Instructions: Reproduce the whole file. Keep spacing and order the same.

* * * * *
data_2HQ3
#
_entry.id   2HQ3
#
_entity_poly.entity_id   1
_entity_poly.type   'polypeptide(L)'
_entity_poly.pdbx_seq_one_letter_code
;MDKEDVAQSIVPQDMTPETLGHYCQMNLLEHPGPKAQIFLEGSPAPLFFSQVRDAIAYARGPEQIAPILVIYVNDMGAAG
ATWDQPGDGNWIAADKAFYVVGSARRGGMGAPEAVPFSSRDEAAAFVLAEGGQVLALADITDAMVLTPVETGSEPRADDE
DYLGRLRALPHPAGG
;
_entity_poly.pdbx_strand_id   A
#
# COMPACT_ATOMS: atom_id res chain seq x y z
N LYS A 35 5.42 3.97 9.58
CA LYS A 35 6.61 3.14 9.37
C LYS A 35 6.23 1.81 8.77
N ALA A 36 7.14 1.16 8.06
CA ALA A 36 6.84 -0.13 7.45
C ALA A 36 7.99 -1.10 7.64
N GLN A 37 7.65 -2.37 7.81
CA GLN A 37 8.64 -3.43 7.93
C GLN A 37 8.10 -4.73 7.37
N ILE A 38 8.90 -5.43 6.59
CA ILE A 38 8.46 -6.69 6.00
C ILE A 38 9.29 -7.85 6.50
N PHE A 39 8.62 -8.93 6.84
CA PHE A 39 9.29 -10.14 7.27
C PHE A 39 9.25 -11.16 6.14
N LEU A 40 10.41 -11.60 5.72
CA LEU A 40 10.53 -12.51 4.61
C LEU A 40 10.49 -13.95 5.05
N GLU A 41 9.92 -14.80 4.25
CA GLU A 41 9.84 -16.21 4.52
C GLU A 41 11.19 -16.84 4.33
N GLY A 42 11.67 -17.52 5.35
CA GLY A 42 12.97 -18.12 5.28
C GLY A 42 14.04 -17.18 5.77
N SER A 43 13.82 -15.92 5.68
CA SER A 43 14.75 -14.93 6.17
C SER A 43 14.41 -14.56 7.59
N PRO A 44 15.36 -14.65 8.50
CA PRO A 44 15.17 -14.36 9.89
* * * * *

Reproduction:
data_2HQ3
#
_entry.id   2HQ3
#
_entity_poly.entity_id   1
_entity_poly.type   'polypeptide(L)'
_entity_poly.pdbx_seq_one_letter_code
;MDKEDVAQSIVPQDMTPETLGHYCQMNLLEHPGPKAQIFLEGSPAPLFFSQVRDAIAYARGPEQIAPILVIYVNDMGAAG
ATWDQPGDGNWIAADKAFYVVGSARRGGMGAPEAVPFSSRDEAAAFVLAEGGQVLALADITDAMVLTPVETGSEPRADDE
DYLGRLRALPHPAGG
;
_entity_poly.pdbx_strand_id   A
#
# COMPACT_ATOMS: atom_id res chain seq x y z
N LYS A 35 5.42 3.97 9.58
CA LYS A 35 6.61 3.14 9.37
C LYS A 35 6.23 1.81 8.77
N ALA A 36 7.14 1.16 8.06
CA ALA A 36 6.84 -0.13 7.45
C ALA A 36 7.99 -1.10 7.64
N GLN A 37 7.65 -2.37 7.81
CA GLN A 37 8.64 -3.43 7.93
C GLN A 37 8.10 -4.73 7.37
N ILE A 38 8.90 -5.43 6.59
CA ILE A 38 8.46 -6.69 6.00
C ILE A 38 9.29 -7.85 6.50
N PHE A 39 8.62 -8.93 6.84
CA PHE A 39 9.29 -10.14 7.27
C PHE A 39 9.25 -11.16 6.14
N LEU A 40 10.41 -11.60 5.72
CA LEU A 40 10.53 -12.51 4.61
C LEU A 40 10.49 -13.95 5.05
N GLU A 41 9.92 -14.80 4.25
CA GLU A 41 9.84 -16.21 4.52
C GLU A 41 11.19 -16.84 4.33
N GLY A 42 11.67 -17.52 5.35
CA GLY A 42 12.97 -18.12 5.28
C GLY A 42 14.04 -17.18 5.77
N SER A 43 13.82 -15.92 5.68
CA SER A 43 14.75 -14.93 6.17
C SER A 43 14.41 -14.56 7.59
N PRO A 44 15.36 -14.65 8.50
CA PRO A 44 15.17 -14.36 9.89